Over the past few years, the demand for chiropractic services does not seem to have kept up with the increase in the number of chiropractors. In fact, according to census and National Household Survey data, the average annual income of full-time and full-year chiropractors decreased close to 10% between 1990 and 2010, while it rose by almost 640% in all occupations as a whole. With about 40 new labour market entrants graduating every year from UQTR's doctoral program in chiropractics, the rate of integrating new entrants is expected to continue to exceed the growth in demand for chiropractic services. Therefore, in the next few years, the average employment income of chiropractors is expected to continue to increase at a slower rate than the average.

Considering that demand for chiropractic care is on the rise and the number of graduates from the doctoral program in chiropractic clearly exceeds the number of retirements and deaths, the number of chiropractors should increase sharply over the coming years.

Employment characteristics

According to census data, women held about 39% of the jobs in this occupation in 2006, a percentage that has been rising slightly since 1991 (23%). This percentage should increase over the next few years, because between 60% and 80% of the new graduates in doctor of chiropractic are women. This phenomenon can also be seen in data from theOrdre des chiropraticiens du Québec. In March 2013, women comprised about 43% of members, while they represented only 13% in 1989. Since women who work as professionals in the health sector usually work fewer hours than men, the increase in the proportion of women in this occupation could significantly offset the overly-rapid growth in the number of chiropractors.

The annual employment income for people in this occupation who did not work full-time and full-year in 2005 was almost the same as those who worked full-time and full-year (just over $58,000 in both cases). They often start their career with a limited clientele and income. It generally takes a few years to build up an adequate client base, often by word of mouth, either alone or with associates. Evening and weekend work is quite common.

Education and Training

To work in this occupation, candidates must have a doctor of chiropractic. Only the University of Quebec at Trois Rivières (UQTR) offers this five-year program in Quebec. The Canadian Memorial Chiropractic College in Toronto is the only Canadian institution to offer this program in English. Membership in theOrdre des chiropraticiens du Québec is mandatory to work in this occupation and to use the title of chiropractor or doctor of chiropractic.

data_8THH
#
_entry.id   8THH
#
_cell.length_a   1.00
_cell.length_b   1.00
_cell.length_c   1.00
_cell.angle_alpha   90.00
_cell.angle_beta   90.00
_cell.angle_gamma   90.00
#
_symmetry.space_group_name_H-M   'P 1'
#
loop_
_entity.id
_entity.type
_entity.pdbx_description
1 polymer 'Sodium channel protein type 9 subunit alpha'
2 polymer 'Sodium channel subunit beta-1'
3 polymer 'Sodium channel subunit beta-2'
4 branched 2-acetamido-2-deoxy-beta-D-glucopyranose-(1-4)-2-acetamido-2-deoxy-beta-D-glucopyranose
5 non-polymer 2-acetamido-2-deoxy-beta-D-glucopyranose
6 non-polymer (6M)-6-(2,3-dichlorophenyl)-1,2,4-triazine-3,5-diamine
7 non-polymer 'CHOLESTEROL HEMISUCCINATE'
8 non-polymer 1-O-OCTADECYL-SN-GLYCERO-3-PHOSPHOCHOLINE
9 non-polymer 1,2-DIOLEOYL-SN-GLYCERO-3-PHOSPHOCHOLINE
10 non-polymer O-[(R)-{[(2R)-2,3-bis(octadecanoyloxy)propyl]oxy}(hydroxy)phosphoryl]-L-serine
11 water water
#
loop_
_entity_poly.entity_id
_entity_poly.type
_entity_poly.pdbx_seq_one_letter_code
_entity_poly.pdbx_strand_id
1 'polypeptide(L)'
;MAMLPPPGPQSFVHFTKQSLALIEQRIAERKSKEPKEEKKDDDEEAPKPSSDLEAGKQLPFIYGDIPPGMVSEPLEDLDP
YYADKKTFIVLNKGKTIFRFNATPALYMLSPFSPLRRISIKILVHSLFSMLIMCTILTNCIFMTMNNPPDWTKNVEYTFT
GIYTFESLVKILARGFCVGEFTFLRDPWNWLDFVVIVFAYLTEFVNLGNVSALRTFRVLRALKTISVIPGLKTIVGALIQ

Chiropractors can also specialize in certain fields specific to the chiropractic profession, such as chiropractic orthopedics, diagnostic radiology, nutrition, clinical science and the treatment of sports injuries. These options are offered in colleges with chiropractic specializations.

Useful References

Important Considerations

Considering that demand for chiropractic care is on the rise and the number of graduates from the doctoral program in chiropractic clearly exceeds the number of retirements and deaths, the number of chiropractors should increase sharply over the coming years.

It appears that the number of chiropractors may increase faster than the demand for chiropractic care over the next few years, resulting in a stagnation or even a drop in income for chiropractors.

Statistics 3122 - Chiropractors

Main Labour Market Indicators

In the following table, indicators such as the growth rate, yearly variation in employment, yearly attrition and total annual requirements are forecasts generated by economists from Service Canada, Quebec region. The data source for employment is Statistics Canada’s Labour Force Survey. The volumes of unemployment insurance beneficiaries come from Employment and Social Development Canada (ESDC)’s administrative data. All of the data are rounded.

  Unit Group 3122 All occupations
Employment, average 2010-2012 less than 1,500 3,951,050
Employment Insurance claimants in 2012 0 87,600
Average Annual Growth Rate 2013-2017 2.2% 0.8%
Annual Employment Variation 2013-2017 not available 33,400
Annual Attrition 2013-2017 not available 73,500
Total Annual Needs 2013-2017 not available 106,900

Employment Distribution

The data from the following employment distribution tables come from Statistics Canada’s 2011 National Household Survey (NHS).

  Unit Group 3122 All occupations
Employment by Gender
Males 61.7% 51.9%
Females 38.3% 48.1%
Employment by Age
15 - 24 years 0.0% 13.3%
25 - 44 years 52.7% 42.7%
45 - 64 years 41.4% 41.1%
65 years and over 5.9% 2.8%
Employment by Status
Full-time 74.0% 81.2%
Part-time 26.0% 18.8%
Employment by Annual Income
Full-time, full-year 50.2% 54.8%
Annual Average Income $56,400 $50,300
$0 - $19,999 18.9% 13.3%
$20,000 - $49,999 47.8% 48.0%
$50,000 and over 33.3% 38.8%
Employment by Highest Level of Schooling
Less than high-school 0.0% 12.1%
High-school 0.9% 20.3%
Post-secondary 0.0% 44.2%
Bachelors 99.1% 23.4%
Others Employment Distribution
Self-employment 83.3% 10.7%
Immigration 4.1% 13.7%
Employment by Region
RegionUnit Group 3122 All occupations
Abitibi-Témiscamingue 0.0% 1.8%
Bas-Saint-Laurent 1.4% 2.3%
Capitale-Nationale 13.0% 9.4%
Centre-du-Québec 0.9% 2.9%
Chaudière-Appalaches 9.3% 5.5%
Côte-Nord / Nord-du-Québec 0.0% 1.6%
Estrie 7.0% 3.8%
Gaspésie-îles-de-la-Madeleine 0.0% 0.9%
Lanaudière 4.2% 6.1%
Laurentides 10.2% 7.3%
Laval 4.2% 5.2%
Mauricie 7.4% 3.0%
Montérégie 19.5% 19.2%
Montréal 14.0% 22.9%
Outaouais 3.3% 4.9%
Saguenay-Lac-Saint-Jean 5.6% 3.3%

Main Sectors of Employment

The data of the following table were prepared by economists from Service Canada, Quebec region. The data source is Statistics Canada’s 2011 National Household Survey (NHS).

SectorUnit Group 3122
Ambulatory Health Care Services (Offices of Chiropractors included) 100.0%